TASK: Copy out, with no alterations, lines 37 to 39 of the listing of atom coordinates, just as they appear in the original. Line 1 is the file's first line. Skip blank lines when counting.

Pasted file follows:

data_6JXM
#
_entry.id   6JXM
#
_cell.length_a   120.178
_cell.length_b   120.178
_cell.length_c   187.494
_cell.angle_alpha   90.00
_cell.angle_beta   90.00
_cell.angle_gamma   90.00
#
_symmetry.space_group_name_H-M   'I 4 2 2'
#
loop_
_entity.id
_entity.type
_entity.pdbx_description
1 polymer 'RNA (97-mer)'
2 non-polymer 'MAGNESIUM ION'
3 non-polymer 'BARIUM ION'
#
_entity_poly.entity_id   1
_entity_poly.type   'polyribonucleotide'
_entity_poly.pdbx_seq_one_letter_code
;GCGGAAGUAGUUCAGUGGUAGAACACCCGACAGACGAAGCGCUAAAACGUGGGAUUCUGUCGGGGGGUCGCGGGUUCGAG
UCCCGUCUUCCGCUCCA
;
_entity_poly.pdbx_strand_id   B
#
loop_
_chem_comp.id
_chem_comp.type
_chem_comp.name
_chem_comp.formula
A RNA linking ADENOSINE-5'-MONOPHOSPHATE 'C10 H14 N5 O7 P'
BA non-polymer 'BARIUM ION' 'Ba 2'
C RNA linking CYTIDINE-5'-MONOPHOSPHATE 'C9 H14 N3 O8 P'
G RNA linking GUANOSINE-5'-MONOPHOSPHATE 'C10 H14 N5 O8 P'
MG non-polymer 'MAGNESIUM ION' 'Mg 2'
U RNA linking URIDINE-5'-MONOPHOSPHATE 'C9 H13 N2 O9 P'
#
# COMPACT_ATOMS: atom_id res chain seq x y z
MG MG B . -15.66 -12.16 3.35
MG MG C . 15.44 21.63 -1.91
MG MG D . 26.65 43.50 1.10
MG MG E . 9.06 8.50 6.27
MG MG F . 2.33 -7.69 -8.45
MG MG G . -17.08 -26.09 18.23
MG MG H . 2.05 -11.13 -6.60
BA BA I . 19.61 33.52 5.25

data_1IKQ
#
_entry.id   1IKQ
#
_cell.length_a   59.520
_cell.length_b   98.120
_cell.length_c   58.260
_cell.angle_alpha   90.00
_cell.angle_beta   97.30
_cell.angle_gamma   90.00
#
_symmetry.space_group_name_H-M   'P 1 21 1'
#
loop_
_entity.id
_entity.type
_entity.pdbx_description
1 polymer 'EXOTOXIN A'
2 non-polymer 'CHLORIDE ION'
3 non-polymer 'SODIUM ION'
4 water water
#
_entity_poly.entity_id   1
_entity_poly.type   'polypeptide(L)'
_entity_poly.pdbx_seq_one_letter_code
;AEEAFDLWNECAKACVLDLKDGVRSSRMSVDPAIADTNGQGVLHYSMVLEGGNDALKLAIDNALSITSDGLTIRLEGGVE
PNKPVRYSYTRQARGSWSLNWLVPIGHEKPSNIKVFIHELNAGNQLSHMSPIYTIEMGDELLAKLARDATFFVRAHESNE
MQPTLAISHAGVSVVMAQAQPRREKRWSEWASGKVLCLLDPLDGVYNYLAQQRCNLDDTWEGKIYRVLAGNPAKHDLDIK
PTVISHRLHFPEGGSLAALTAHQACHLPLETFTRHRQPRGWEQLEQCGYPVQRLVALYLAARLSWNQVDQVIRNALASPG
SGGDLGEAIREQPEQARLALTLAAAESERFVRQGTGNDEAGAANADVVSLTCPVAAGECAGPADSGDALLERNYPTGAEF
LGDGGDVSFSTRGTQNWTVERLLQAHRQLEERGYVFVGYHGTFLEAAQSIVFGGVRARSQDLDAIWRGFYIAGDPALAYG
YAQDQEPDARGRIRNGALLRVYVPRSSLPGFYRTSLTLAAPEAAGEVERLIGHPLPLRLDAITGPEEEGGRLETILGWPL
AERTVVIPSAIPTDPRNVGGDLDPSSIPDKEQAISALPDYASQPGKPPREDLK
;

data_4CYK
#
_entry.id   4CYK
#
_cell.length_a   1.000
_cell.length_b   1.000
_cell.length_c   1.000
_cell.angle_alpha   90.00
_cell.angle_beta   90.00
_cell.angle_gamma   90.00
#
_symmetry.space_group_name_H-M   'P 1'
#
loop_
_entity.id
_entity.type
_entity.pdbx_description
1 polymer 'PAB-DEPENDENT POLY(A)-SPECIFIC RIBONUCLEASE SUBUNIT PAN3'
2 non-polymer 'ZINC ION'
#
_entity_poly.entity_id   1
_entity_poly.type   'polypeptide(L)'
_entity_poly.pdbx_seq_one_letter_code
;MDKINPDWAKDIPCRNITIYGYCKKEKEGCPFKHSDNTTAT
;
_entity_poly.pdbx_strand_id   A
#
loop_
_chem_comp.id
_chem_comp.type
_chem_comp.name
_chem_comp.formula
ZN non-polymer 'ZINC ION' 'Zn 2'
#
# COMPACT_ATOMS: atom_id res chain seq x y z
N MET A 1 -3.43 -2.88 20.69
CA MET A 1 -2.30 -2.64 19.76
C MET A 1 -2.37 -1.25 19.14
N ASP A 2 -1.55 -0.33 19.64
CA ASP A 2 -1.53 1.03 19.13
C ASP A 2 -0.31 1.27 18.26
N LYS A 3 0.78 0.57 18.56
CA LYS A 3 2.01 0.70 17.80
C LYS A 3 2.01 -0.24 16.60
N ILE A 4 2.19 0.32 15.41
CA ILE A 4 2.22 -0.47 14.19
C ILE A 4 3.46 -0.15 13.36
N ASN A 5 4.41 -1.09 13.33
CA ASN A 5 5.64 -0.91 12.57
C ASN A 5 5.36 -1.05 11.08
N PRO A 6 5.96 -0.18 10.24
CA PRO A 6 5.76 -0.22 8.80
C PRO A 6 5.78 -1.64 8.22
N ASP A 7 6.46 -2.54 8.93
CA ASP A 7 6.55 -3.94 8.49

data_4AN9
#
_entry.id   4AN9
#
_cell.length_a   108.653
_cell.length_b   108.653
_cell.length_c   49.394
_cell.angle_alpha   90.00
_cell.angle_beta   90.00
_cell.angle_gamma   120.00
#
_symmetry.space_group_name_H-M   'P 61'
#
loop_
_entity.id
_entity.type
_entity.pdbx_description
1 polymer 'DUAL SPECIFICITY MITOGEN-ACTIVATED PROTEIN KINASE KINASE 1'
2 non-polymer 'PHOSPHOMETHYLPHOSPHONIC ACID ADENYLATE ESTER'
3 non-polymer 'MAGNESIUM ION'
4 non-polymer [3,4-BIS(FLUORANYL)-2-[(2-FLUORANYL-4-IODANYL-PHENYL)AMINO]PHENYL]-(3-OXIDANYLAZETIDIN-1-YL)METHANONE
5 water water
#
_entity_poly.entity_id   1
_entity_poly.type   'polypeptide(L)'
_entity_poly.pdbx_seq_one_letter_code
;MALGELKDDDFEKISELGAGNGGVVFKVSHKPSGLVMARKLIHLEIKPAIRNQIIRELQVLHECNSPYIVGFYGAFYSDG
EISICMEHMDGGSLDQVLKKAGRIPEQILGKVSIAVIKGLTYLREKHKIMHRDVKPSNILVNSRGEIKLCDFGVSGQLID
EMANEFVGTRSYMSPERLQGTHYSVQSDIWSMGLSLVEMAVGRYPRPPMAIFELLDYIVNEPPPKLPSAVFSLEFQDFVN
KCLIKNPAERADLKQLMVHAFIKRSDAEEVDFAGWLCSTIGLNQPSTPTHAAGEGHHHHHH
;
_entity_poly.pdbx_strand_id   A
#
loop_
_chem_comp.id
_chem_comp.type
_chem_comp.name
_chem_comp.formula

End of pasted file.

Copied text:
C RNA linking CYTIDINE-5'-MONOPHOSPHATE 'C9 H14 N3 O8 P'
G RNA linking GUANOSINE-5'-MONOPHOSPHATE 'C10 H14 N5 O8 P'
MG non-polymer 'MAGNESIUM ION' 'Mg 2'